.............We recommended several changes for the HC-162 radio set.
Some changes that I recall were a lightweight, disposable dry-cell
battery for field use; a power converter/transformer for 110 volt ac, 220 volt ac, 12 volt dc for vehicle battery or a hand-cranked generator; add
receptacles so it could be attached to the "burst" device; an insulated wire for the doublet so it could be used in thick foliage without
grounding out but keep it light and strong; change the doublet reel to an enclosed spool with a handle, like some measuring tapes and level lines;
and the antenna reel should include an eyelet for attaching supporting lines. Delta Recon Teams used metallic deep sea fishing line as an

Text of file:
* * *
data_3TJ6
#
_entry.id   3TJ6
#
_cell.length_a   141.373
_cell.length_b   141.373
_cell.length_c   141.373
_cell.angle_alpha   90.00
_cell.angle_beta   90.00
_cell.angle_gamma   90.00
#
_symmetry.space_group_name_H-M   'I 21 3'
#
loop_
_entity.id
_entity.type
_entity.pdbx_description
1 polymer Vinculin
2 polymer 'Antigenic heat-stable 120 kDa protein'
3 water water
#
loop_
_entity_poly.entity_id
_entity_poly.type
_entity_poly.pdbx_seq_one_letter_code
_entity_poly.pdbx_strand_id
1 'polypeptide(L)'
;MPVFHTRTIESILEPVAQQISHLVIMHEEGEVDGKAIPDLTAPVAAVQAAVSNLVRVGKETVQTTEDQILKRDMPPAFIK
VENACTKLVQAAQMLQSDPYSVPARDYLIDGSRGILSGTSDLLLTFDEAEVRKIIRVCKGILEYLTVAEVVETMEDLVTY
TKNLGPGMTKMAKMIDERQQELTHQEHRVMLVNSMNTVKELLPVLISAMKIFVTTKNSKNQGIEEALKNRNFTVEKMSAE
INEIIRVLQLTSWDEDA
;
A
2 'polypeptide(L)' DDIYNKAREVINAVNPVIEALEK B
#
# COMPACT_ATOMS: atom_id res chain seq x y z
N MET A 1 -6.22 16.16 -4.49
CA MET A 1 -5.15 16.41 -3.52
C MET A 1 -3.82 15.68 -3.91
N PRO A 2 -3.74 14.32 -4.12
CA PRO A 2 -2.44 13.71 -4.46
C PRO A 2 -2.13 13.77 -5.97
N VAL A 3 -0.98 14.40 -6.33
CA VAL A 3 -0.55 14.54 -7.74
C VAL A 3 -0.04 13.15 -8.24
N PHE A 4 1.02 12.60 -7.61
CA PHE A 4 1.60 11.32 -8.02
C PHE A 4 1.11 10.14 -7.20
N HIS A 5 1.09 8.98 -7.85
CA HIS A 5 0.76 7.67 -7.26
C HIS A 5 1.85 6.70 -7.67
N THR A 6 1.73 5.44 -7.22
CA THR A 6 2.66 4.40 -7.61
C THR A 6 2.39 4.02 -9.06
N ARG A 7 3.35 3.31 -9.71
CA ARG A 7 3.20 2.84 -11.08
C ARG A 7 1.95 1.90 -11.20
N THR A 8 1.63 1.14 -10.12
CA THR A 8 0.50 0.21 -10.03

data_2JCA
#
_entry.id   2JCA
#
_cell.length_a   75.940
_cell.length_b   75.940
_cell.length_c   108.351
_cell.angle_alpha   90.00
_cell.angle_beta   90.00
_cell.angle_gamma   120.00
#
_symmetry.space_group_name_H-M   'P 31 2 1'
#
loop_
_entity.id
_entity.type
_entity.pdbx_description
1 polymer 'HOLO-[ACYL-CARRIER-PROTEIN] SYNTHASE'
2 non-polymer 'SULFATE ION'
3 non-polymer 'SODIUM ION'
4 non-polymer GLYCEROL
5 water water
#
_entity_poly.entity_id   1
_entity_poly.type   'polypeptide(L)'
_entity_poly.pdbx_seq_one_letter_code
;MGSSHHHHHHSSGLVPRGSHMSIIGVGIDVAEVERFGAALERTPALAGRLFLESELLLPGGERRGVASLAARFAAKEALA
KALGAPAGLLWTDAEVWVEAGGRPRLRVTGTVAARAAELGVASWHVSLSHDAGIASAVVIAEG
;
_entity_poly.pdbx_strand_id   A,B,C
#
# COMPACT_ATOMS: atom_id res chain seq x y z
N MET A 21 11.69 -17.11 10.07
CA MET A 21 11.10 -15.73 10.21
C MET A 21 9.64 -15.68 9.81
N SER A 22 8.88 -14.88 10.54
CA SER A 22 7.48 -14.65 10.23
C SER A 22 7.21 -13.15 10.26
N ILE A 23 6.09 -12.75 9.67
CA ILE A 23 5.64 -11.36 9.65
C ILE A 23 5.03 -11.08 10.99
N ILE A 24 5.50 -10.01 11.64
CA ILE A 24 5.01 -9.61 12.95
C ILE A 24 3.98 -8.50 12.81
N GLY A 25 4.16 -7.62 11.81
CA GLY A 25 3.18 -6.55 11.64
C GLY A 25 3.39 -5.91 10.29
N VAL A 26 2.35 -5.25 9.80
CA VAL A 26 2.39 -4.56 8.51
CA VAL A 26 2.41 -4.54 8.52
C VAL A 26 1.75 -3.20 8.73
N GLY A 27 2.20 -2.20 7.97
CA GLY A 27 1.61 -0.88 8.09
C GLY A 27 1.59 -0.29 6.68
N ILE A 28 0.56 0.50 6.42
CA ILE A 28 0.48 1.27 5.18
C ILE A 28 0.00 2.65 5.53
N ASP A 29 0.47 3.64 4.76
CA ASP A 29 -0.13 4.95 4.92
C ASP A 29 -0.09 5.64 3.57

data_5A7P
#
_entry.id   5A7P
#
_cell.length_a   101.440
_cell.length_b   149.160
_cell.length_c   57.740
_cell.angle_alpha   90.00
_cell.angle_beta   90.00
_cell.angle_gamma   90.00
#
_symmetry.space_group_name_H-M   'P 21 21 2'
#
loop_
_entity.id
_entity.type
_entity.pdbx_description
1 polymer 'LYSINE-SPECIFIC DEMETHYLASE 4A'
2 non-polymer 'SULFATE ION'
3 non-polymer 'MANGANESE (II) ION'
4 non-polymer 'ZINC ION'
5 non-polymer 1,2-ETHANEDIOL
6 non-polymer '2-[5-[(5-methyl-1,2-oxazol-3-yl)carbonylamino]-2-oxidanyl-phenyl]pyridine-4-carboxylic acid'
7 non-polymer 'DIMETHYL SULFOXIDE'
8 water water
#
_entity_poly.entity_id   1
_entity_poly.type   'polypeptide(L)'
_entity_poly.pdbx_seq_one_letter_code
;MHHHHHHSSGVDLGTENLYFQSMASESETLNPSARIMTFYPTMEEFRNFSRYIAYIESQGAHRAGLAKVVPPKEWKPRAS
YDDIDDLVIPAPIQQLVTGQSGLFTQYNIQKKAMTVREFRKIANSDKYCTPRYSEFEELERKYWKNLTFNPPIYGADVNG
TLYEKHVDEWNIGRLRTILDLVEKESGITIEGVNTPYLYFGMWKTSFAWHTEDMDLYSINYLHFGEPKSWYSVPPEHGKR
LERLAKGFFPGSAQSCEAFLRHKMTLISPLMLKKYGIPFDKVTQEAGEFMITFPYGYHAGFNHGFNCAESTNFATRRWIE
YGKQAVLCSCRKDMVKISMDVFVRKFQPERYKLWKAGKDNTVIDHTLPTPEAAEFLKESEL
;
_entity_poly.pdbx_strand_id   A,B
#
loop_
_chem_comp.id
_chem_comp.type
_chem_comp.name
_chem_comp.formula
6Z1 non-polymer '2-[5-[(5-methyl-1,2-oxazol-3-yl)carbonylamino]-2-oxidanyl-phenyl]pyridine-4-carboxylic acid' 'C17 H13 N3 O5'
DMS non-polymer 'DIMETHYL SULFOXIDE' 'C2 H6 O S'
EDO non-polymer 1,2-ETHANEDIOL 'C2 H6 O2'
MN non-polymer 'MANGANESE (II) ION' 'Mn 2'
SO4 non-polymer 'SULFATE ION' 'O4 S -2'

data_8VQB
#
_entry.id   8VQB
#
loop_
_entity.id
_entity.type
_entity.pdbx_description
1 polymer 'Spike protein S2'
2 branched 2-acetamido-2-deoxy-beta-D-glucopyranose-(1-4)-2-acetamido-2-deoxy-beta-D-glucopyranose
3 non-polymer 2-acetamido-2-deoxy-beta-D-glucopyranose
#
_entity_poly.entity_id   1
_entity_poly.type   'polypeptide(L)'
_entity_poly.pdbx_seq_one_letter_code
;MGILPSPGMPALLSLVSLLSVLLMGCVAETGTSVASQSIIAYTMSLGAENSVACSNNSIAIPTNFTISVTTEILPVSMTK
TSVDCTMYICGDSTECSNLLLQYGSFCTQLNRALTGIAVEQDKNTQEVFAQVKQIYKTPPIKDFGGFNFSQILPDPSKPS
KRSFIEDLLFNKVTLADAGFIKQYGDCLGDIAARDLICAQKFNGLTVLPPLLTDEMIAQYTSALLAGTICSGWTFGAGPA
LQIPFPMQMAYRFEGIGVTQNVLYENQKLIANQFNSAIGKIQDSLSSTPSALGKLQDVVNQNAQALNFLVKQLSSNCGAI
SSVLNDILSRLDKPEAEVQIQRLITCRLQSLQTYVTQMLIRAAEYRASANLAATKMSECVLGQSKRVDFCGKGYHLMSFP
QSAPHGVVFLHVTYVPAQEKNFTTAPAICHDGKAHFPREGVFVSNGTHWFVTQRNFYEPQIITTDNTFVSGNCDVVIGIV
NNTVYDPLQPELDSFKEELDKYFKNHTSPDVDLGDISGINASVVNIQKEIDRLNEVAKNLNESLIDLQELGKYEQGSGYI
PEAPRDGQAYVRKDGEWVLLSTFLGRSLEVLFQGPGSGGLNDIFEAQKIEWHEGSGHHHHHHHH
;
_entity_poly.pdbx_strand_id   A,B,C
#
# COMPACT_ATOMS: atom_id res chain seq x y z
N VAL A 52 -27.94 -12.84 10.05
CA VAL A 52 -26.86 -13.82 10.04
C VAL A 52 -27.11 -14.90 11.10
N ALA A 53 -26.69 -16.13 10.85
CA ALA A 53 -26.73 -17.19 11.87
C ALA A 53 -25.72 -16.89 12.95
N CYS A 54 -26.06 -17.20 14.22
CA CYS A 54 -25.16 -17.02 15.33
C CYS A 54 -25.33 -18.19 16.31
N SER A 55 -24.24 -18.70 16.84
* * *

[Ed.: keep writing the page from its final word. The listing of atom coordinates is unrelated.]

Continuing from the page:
antenna and it was attached to an empty surveyorís plumb line spool. It worked great except, the antenna wire wasnít insulated. We were trying to cover all of the possible situations that you could encounter in guerrilla operations, counter-guerrilla operations and direct-action
operations. Some examples of what the SF Officers called "Direct-action Operations" are the Iran Raid and the POW raid into Son Tay, North
The 74 was eventually adopted as the standard SF Teamís radio set. The 74 replaced our Angry 109, which was a hand-me-down from the CIA that had replaced the RS-1, which was another CIA hand-me-down that had replaced the Angry 87 [AN/GRC-87], which was a standard army-issue radio set. The 109 was a good clandestine radio set, it was a slightly modified version of the RS-1. The best thing about the 109 was its transmitter. It could use just about anything metal for an antenna, such as a wire coat hanger, a clothes line, a jeep or a barbed wire fence. Most radios are very sensitive to the length of the antenna and for best results, the antenna must be the exact prescribed length for the radio frequency being used ó not so with the 109 or RS-1.]